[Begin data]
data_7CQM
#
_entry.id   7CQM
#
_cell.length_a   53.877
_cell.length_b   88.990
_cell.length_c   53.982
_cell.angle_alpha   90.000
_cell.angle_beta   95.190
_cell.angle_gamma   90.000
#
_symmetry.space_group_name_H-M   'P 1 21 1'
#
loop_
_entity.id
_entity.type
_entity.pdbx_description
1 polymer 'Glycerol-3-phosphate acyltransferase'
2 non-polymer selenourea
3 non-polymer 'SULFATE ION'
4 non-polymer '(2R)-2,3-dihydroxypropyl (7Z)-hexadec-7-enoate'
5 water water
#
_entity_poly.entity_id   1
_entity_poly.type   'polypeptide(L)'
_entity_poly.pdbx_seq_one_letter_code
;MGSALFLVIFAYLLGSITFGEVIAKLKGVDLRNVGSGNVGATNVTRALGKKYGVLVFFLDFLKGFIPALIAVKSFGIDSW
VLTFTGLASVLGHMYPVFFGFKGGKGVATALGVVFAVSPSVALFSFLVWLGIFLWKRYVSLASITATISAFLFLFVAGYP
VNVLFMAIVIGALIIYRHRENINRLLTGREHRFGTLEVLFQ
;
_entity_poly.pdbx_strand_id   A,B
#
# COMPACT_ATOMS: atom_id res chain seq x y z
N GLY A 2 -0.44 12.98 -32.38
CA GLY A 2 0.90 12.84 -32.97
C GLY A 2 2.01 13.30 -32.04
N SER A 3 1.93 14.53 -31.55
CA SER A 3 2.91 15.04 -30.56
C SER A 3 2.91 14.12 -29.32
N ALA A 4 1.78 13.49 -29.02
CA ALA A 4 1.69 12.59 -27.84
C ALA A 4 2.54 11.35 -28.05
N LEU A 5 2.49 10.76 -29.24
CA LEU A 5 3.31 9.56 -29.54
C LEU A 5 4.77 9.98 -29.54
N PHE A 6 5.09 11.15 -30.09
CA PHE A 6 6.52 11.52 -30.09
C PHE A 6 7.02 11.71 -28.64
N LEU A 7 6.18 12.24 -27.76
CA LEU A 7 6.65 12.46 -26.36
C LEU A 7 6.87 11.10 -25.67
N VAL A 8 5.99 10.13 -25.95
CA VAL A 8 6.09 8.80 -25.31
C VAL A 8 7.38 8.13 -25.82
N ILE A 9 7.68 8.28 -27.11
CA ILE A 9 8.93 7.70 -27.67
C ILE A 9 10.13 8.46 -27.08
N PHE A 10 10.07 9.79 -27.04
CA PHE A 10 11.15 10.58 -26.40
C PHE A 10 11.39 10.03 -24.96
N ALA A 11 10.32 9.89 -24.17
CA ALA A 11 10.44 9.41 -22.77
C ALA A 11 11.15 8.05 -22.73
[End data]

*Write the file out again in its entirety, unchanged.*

data_7CQM
#
_entry.id   7CQM
#
_cell.length_a   53.877
_cell.length_b   88.990
_cell.length_c   53.982
_cell.angle_alpha   90.000
_cell.angle_beta   95.190
_cell.angle_gamma   90.000
#
_symmetry.space_group_name_H-M   'P 1 21 1'
#
loop_
_entity.id
_entity.type
_entity.pdbx_description
1 polymer 'Glycerol-3-phosphate acyltransferase'
2 non-polymer selenourea
3 non-polymer 'SULFATE ION'
4 non-polymer '(2R)-2,3-dihydroxypropyl (7Z)-hexadec-7-enoate'
5 water water
#
_entity_poly.entity_id   1
_entity_poly.type   'polypeptide(L)'
_entity_poly.pdbx_seq_one_letter_code
;MGSALFLVIFAYLLGSITFGEVIAKLKGVDLRNVGSGNVGATNVTRALGKKYGVLVFFLDFLKGFIPALIAVKSFGIDSW
VLTFTGLASVLGHMYPVFFGFKGGKGVATALGVVFAVSPSVALFSFLVWLGIFLWKRYVSLASITATISAFLFLFVAGYP
VNVLFMAIVIGALIIYRHRENINRLLTGREHRFGTLEVLFQ
;
_entity_poly.pdbx_strand_id   A,B
#
# COMPACT_ATOMS: atom_id res chain seq x y z
N GLY A 2 -0.44 12.98 -32.38
CA GLY A 2 0.90 12.84 -32.97
C GLY A 2 2.01 13.30 -32.04
N SER A 3 1.93 14.53 -31.55
CA SER A 3 2.91 15.04 -30.56
C SER A 3 2.91 14.12 -29.32
N ALA A 4 1.78 13.49 -29.02
CA ALA A 4 1.69 12.59 -27.84
C ALA A 4 2.54 11.35 -28.05
N LEU A 5 2.49 10.76 -29.24
CA LEU A 5 3.31 9.56 -29.54
C LEU A 5 4.77 9.98 -29.54
N PHE A 6 5.09 11.15 -30.09
CA PHE A 6 6.52 11.52 -30.09
C PHE A 6 7.02 11.71 -28.64
N LEU A 7 6.18 12.24 -27.76
CA LEU A 7 6.65 12.46 -26.36
C LEU A 7 6.87 11.10 -25.67
N VAL A 8 5.99 10.13 -25.95
CA VAL A 8 6.09 8.80 -25.31
C VAL A 8 7.38 8.13 -25.82
N ILE A 9 7.68 8.28 -27.11
CA ILE A 9 8.93 7.70 -27.67
C ILE A 9 10.13 8.46 -27.08
N PHE A 10 10.07 9.79 -27.04
CA PHE A 10 11.15 10.58 -26.40
C PHE A 10 11.39 10.03 -24.96
N ALA A 11 10.32 9.89 -24.17
CA ALA A 11 10.44 9.41 -22.77
C ALA A 11 11.15 8.05 -22.73